Patients suffering from inflammatory bowel disease (IBD) are being invited to take part in a new research study that aims to unearth the genetic causes behind the illness.

The study by the life sciences company, Genomics Medicine Ireland (GMI) in partnership with St Vincent's University Hospital, UCD Clinical Research Centre and Tallaght Hospital will try to identify genetic markers that can help diagnose and predict disease severity.

The research will also help to identify personalised treatments for the 20,000 people in Ireland suffering from the two forms of the disease, Crohn's disease and Ulcerative colitis (UC).

Both are life-long chronic inflammatory gastrointestinal disorders primarily affecting adults and neither has a cure.

The conditions are associated with heightened mortality and an increased risk of colon cancer.

IBD is known to have a genetic component through previous research that points to the NOD2 gene in Crohn's disease.

But scientists and clinicians believe there are more genes involved in the condition yet to be identified.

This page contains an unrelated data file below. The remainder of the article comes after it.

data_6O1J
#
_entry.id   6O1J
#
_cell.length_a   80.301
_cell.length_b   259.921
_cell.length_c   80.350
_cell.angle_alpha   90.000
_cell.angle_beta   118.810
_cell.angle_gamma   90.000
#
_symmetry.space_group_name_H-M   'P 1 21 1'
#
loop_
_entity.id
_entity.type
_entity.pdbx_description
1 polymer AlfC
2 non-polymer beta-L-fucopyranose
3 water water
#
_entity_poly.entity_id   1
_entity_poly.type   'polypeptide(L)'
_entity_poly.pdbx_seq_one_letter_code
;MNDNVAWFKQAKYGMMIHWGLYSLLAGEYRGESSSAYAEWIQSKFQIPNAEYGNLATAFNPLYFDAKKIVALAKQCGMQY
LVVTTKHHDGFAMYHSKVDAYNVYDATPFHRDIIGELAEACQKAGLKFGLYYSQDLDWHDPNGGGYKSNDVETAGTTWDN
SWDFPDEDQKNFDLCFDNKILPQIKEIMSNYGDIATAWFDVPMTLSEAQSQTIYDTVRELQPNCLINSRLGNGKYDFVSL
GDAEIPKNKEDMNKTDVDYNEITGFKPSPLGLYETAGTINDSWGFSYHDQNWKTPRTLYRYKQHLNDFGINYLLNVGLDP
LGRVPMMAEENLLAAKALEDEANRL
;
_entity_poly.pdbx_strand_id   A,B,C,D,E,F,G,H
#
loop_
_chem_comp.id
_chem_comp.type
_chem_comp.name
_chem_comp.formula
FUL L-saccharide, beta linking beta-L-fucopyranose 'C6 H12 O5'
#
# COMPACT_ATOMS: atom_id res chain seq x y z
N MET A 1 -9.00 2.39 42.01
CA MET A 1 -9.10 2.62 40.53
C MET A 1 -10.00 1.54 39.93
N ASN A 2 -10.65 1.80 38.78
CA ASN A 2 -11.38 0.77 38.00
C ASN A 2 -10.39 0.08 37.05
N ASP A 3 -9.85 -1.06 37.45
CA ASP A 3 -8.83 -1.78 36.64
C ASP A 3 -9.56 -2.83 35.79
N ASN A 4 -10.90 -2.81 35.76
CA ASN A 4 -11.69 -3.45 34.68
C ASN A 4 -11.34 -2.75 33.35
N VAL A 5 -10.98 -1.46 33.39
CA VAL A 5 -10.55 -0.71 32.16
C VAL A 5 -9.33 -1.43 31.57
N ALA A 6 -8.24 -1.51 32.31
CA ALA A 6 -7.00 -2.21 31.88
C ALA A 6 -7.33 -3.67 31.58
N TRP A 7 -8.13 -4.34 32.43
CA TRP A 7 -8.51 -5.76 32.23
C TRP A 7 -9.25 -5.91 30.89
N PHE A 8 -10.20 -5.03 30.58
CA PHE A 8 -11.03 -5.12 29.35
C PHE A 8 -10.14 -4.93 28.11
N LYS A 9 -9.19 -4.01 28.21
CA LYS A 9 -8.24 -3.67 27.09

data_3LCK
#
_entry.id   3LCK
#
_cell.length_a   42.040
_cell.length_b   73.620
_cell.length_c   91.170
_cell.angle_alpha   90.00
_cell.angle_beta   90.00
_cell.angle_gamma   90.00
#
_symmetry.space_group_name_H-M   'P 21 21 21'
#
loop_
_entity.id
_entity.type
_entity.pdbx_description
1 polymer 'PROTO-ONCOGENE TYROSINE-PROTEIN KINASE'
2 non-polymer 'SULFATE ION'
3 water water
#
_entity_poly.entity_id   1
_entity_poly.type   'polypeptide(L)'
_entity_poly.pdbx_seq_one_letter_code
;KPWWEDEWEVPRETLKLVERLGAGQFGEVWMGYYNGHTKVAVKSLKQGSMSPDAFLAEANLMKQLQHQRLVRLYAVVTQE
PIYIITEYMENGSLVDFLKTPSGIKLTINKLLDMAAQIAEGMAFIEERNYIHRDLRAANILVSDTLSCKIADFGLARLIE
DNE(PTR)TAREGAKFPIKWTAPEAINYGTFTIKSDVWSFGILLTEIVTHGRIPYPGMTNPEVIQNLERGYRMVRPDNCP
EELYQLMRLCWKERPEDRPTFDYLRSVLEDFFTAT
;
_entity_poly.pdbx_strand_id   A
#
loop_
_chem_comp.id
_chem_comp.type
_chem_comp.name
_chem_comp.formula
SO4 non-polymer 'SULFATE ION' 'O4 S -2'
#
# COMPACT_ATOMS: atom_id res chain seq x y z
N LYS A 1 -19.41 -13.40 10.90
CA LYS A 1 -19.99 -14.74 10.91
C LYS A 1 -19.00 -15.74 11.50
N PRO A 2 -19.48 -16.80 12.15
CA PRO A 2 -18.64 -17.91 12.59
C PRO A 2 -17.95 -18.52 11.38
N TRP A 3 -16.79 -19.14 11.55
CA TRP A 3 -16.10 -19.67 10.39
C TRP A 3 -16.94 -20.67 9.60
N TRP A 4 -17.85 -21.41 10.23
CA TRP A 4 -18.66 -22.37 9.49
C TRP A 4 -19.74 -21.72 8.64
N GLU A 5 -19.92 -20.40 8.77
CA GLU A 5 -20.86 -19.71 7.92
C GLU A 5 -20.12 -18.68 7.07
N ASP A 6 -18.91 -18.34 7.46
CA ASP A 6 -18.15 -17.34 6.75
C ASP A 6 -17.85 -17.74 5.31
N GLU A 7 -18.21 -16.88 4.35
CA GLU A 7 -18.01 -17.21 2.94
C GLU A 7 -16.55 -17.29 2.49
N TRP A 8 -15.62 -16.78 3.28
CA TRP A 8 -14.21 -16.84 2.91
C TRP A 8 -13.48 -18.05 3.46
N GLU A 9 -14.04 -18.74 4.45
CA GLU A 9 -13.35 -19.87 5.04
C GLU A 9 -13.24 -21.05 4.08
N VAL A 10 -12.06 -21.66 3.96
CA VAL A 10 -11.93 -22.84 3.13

GMI will use whole genome sequencing to study the underlying genetic changes that lead to different forms of IBD.

The team of scientists will also study the structural changes in the genome and the linkages to the risk of developing the disease, as well as the progression of it and the response of drugs to it.

This, according to gastroenterologists could help lead to more personalised medicines for treating or even curing the illness.

The study is open to IBD patients attending  St. Vincent's University Hospital or Tallaght Hospital and it is hoped further hospitals could be added in the future.

Patients who are interested should ask their consultants in those hospitals for more details.